"The snow pack once again is very high in Saskatchewan, but the soil moisture conditions are low," Topping said. "So definitely, the Souris will not see levels that is saw in 2011 … communities like Melita and Souris can deal quite easily with the flood that we had similar in 2009 and we’re not forecasting 2009 level floods on the Souris."
Farmers downstream from the Shellmouth Reservoir are worried the province’s outlook is underselling the potential for flooding in the Assiniboine River valley.
Stan Cochrane, president of the Assiniboine Valley Producers, said he’s hearing that Saskatchewan has significantly more snow than Manitoba in the watershed area that feeds the Assiniboine River.
"The big thing is we don’t get flooded from local water," Cochrane said. "Local flooding happens in April and it goes away and then you seed your crop. The water we get that causes us a problem is the same water that gave us a problem in 2011 and 2012 — it’s all going to come from Saskatchewan."
Furthermore, the lack of substantial regulations to prevent drainage in Saskatchewan is compounding the problem, according to Cochrane.
"They don’t have the regulations in Saskatchewan that we have in Manitoba. They’re just draining it as fast as they can drain it and it’s been accelerated lately because Saskatchewan is admitting they have to do something about their drainage problem … in the meantime the guys are saying: ‘Let’s get this water drained before they bring in regulations that say we can’t do it.’"
He is pleased with the province’s decision to bring the level of the Shellmouth Reservoir down to one of its lowest levels ahead of the spring thaw. Cochrane said the reservor is at a height of 1,490 feet, about four feet above the reservoir’s historic low point with the goal of releasing more water to get there. At its full supply, water starts going over the spillway at 1,408.5 feet, and Cochrane said it will be important to monitor and control how much water is being released so the reservoir can do its job and serve as a flood control mechanism.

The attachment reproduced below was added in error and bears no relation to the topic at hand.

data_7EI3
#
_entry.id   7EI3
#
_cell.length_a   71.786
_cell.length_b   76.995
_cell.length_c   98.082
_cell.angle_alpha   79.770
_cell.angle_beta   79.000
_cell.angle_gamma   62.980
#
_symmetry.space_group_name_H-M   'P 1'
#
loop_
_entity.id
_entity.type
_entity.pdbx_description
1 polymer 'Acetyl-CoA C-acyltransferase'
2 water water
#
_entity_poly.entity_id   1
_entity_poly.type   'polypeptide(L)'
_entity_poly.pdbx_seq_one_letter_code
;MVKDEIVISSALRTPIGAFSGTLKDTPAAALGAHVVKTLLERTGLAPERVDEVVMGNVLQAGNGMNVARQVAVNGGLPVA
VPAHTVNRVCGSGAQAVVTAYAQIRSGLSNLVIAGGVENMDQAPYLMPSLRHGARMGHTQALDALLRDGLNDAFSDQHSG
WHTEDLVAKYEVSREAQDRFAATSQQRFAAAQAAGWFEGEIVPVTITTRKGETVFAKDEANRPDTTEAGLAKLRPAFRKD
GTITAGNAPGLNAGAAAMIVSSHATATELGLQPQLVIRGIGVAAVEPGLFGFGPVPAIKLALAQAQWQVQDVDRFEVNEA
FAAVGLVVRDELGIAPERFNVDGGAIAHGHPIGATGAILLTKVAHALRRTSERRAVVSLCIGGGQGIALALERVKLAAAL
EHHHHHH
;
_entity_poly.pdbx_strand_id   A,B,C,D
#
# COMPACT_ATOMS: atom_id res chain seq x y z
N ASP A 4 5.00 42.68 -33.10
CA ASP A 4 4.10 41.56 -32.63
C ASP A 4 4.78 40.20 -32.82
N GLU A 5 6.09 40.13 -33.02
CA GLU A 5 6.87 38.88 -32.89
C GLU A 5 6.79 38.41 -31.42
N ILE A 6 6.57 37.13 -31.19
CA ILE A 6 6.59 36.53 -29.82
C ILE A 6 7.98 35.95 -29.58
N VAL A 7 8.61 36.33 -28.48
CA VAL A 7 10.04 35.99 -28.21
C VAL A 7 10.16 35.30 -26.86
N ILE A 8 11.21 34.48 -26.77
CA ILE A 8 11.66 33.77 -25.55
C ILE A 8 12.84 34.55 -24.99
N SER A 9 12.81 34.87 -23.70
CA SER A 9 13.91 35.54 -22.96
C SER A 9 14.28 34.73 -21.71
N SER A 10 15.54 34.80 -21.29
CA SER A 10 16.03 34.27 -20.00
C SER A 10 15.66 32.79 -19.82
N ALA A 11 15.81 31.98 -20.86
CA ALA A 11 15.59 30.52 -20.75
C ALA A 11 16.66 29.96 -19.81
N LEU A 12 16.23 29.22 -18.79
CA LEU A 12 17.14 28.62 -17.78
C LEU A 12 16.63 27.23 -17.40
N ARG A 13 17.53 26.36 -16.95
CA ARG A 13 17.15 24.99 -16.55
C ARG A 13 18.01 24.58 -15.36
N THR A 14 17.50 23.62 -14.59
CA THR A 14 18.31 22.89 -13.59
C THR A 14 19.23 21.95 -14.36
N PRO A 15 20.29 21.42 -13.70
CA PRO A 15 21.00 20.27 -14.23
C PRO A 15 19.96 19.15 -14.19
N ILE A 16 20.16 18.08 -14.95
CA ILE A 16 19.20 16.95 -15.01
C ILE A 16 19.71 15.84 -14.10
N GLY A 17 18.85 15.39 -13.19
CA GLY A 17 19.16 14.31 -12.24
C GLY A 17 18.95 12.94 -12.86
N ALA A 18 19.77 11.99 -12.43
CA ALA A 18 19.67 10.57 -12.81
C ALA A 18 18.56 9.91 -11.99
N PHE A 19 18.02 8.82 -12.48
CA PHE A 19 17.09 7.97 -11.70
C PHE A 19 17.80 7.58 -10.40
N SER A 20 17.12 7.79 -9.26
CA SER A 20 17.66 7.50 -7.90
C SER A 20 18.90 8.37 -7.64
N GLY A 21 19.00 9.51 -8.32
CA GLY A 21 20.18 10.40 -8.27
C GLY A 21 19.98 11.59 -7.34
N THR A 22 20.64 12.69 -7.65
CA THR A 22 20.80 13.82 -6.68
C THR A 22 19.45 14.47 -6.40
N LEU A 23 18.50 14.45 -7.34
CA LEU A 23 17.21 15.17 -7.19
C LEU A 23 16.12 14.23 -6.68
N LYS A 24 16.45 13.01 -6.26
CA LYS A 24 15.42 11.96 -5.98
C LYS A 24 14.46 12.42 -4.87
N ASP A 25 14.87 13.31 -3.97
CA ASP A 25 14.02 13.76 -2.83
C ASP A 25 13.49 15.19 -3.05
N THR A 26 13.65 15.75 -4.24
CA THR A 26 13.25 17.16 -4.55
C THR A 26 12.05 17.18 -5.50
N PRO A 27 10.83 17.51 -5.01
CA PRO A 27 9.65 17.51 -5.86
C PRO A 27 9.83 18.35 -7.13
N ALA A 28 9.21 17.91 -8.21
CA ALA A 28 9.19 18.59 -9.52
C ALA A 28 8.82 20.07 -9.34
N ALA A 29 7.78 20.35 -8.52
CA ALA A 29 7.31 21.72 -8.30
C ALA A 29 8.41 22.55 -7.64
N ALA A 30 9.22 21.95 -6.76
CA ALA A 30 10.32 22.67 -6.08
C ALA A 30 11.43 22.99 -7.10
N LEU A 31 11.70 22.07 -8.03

However, until the drainage problems in Saskatchewan are fixed, Cochrane believes the Manitoba government is fooling itself thinking they can accurately predict flood outcomes. He’d like to see the province take a harder line when it comes to dealing with our neighbours to the west.
For his part, Ashton said the province is in constant communication with Saskatchewan, but he also ceded that illegal draining in Saskatchewan is a problem.
"We’re concerned about any impacts that can be seen in Manitoba in any year, whether it’s a flood or not and we’ve raised that concern (with Saskatchewan) at every level from the political through to the official," Ashton said. "That’s not to suggest that in 2011 when we had major flooding that (illegal draining) was the cause of the flood."
Without proper oversight, the problem will continue to plague Manitoba and its flood mitigation efforts.
"When you have illegal drainage what it does is it shifts impacts from one property to another and from one community to another and really that’s not acceptable," Ashton said. "We feel it’s important to have appropriate enforcement and licensing when it comes to drainage (in Saskatchewan)."